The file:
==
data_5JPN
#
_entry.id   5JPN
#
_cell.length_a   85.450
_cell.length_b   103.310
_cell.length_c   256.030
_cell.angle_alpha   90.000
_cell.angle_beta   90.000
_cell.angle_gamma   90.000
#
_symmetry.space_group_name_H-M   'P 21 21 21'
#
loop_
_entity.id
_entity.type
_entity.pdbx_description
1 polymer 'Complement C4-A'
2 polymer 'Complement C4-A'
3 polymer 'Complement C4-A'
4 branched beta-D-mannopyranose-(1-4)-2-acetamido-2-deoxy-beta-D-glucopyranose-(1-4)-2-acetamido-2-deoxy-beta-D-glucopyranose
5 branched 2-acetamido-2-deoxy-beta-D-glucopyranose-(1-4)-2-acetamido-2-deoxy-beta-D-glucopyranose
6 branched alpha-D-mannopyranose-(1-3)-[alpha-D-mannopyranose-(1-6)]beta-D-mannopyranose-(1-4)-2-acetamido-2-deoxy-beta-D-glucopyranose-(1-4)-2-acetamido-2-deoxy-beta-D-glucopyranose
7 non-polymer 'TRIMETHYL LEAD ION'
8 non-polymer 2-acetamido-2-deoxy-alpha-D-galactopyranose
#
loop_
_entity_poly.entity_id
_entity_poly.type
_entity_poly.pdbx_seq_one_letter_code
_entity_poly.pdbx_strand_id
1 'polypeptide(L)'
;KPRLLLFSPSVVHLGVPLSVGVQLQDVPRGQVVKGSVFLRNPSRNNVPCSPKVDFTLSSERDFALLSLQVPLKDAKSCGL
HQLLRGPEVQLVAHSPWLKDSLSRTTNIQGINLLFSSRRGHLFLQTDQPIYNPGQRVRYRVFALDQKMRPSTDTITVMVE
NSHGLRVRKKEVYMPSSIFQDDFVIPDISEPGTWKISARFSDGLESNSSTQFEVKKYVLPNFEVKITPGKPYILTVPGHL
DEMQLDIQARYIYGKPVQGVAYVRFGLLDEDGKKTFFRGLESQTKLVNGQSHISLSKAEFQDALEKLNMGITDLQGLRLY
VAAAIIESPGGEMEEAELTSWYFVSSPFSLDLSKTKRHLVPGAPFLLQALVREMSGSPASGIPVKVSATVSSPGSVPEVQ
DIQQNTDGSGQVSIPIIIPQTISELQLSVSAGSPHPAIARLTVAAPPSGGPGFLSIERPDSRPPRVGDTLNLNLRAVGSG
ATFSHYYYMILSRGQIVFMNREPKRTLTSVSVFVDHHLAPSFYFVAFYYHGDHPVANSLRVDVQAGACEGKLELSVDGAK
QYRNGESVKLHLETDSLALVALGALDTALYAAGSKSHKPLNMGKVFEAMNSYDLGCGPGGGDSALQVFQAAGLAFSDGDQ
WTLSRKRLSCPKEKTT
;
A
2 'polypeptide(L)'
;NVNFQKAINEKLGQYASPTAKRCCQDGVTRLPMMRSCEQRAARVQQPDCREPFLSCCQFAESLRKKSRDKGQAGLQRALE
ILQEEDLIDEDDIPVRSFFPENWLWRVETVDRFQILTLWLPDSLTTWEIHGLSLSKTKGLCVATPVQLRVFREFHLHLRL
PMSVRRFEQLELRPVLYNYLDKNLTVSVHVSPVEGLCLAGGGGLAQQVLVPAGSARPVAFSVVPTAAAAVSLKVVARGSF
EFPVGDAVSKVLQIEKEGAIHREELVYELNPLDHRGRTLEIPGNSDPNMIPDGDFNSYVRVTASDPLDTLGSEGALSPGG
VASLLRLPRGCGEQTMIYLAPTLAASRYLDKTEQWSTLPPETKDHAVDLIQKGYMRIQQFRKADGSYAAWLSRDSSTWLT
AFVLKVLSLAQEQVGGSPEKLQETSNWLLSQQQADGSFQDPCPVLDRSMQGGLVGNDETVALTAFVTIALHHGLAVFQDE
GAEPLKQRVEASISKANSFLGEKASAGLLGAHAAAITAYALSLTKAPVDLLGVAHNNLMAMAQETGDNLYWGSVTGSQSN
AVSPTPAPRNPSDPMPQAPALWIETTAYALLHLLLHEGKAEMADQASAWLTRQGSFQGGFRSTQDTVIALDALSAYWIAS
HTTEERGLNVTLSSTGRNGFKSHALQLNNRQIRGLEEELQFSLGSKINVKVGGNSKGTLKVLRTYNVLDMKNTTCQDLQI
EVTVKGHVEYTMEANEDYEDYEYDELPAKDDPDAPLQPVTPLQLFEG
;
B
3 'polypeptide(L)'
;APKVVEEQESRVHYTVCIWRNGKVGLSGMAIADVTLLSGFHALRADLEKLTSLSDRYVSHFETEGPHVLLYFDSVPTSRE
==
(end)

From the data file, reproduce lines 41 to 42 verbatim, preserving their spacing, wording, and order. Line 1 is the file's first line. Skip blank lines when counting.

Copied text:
WTLSRKRLSCPKEKTT
;